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Play Like a Girl? It "Means You're a Badass"

13-year-old Ayla wrote to the First Family after watching the U.S. Women’s Soccer Team to discuss an issue she cared about—women in sports.

Every day, kids across the country write to the President and speak out on the causes that matter to them. One of the most rewarding aspects of running the Students' Correspondence Department is getting to interact with so many incredible young people. This summer, an outspoken thirteen-year-old girl wrote to the First Family after watching the United States Women’s National Soccer Team play on television to discuss one particular issue she cared about—women in sports.

Dear Mr. and Mrs. Obama,

My name is Ayla and I am 13 years old. I live in Pembroke, Massachusetts. Today I was watching the Women's World Cup, which I love so much. And then my brother decides to come into the room and say, "Ayla, boys are so much better at soccer than girls." Whoever is reading this should know that I hate the fact that boys sports always get the most attention. I want to do something about it. It makes me mad that people do not treat girls equally. Plus, a lot of girls are better at sports than boys. So all I am saying is that I would like to do something about it. And I need your help.

Sincerely, Ayla (13 years old)

Ayla not only received an invitation to meet the World Cup Champion U.S. Women’s Soccer Team at the White House, but she was also asked to introduce the President before he congratulated the players on their victory. Prior to the ceremony, Ayla’s father said that she was honored to introduce the President and very eager to meet the same women she admired and watched on television.

Upon arriving to the White House, Ayla appeared excited and anxious to start the day’s events. In the State Dining Room, team members approached her to express their gratitude for her loyal support and their appreciation for the fervor demonstrated in her letter. A soccer player herself, Ayla found herself surrounded by strong and talented role models who exemplified the values and skills she so admires.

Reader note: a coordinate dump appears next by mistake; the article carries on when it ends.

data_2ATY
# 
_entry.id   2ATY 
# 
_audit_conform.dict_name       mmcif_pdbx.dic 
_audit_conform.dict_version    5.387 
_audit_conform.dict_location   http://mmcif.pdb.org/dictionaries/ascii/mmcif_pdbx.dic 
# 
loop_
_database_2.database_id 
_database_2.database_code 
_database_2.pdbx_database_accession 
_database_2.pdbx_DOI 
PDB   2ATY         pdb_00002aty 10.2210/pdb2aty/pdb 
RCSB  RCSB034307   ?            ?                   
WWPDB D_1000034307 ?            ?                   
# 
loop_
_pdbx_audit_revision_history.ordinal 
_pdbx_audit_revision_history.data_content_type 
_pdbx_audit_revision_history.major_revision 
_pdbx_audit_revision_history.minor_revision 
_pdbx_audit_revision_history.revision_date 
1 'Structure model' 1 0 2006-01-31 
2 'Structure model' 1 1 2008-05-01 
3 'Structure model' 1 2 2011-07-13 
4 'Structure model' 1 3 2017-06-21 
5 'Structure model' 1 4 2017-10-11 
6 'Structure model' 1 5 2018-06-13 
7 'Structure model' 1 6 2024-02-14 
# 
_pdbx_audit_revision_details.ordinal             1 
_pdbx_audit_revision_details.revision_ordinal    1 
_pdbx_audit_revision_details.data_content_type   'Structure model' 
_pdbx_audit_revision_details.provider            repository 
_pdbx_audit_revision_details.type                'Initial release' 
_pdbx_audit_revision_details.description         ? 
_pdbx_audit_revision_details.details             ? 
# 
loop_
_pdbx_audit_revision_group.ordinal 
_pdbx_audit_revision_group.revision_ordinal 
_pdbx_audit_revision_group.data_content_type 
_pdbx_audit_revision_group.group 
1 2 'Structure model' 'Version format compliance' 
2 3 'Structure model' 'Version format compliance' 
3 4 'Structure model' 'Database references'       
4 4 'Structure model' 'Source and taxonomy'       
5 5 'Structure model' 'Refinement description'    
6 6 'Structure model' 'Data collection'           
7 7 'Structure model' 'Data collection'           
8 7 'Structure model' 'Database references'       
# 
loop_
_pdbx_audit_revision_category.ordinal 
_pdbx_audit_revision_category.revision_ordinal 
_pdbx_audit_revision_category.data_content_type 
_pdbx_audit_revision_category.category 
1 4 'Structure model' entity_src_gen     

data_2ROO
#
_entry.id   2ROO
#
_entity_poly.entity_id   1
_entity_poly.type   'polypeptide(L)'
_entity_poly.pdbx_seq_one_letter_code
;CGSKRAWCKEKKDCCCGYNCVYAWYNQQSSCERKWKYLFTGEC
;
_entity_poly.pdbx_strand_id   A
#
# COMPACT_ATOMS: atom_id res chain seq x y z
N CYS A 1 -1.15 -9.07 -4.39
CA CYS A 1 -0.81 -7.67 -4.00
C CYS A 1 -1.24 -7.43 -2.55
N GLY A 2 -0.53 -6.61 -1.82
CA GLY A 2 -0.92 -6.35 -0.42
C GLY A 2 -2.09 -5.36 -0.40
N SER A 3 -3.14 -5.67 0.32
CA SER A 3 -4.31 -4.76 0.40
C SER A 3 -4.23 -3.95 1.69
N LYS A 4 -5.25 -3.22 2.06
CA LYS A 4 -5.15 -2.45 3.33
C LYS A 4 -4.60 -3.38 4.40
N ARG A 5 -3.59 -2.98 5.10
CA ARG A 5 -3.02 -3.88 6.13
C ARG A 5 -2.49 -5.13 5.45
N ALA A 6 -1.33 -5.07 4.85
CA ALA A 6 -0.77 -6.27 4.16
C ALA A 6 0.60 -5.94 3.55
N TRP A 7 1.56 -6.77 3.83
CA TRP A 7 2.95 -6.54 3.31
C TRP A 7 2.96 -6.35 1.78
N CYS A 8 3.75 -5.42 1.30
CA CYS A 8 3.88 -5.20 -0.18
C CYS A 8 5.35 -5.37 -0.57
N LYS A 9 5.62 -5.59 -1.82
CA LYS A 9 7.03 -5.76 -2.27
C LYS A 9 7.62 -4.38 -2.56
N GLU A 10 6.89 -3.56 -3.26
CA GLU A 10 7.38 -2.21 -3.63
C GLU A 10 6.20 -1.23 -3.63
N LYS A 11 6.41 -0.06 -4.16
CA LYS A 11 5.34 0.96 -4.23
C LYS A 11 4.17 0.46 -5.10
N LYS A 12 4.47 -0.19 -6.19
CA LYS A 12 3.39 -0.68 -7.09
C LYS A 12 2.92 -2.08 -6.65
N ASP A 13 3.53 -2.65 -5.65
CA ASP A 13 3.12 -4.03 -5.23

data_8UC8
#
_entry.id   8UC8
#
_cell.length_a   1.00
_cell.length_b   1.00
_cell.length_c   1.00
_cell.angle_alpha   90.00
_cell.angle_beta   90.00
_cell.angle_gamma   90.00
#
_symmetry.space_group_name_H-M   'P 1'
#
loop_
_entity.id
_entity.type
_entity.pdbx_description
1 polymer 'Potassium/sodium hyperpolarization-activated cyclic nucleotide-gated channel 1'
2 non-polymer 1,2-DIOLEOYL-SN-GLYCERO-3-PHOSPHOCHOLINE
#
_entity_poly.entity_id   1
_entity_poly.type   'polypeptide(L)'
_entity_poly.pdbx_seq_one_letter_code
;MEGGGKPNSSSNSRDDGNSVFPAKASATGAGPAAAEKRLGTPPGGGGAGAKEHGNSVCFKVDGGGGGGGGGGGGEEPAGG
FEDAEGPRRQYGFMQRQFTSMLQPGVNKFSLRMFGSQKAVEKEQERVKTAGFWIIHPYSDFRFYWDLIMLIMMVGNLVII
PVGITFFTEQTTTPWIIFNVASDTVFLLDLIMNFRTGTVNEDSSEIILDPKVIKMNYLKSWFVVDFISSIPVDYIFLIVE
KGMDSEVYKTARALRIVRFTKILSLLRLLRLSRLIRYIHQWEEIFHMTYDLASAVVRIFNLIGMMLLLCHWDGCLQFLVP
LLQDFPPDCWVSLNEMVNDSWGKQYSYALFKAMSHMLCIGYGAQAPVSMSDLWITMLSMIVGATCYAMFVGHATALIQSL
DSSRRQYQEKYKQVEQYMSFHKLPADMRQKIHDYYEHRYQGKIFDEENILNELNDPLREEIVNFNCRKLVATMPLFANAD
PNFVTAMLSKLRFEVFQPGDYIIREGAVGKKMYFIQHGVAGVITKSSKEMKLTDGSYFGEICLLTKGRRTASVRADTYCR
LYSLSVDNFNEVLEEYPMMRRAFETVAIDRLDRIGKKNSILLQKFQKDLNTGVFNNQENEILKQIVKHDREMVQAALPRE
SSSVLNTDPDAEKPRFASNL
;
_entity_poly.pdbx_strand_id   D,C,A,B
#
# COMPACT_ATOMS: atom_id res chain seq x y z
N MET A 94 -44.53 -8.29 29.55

As Ayla read her letter aloud in front of an audience who joined to celebrate the accomplishments of some of our nation’s most impressive athletes, her staunch drive for change did not go unrecognized. From the President standing next to her to all the kids like her who tuned in to see the team being celebrated, Ayla’s determination to speak out on this issue sparked admiration and applause.

After the event, Ayla proudly flaunted the Team USA jersey she received as a flood of people congratulated her. One young girl approached Ayla with her soccer ball and asked, “Can you sign this for me?” As she signed the ball, it was clear Ayla’s boldness inspired everyone around her. And as the President said in agreement, “We’ve got a whole generation of young women like Ayla ready to take the world by storm.”



Play like a girl? It "means you're a badass." Just ask Abby Wambach, Carli Lloyd, Alex Morgan, and President Obama.

Posted by The White House on Tuesday, October 27, 2015


Mandy Fatemi is a Senior Analyst and Project Manager in the Office of Presidential Correspondence.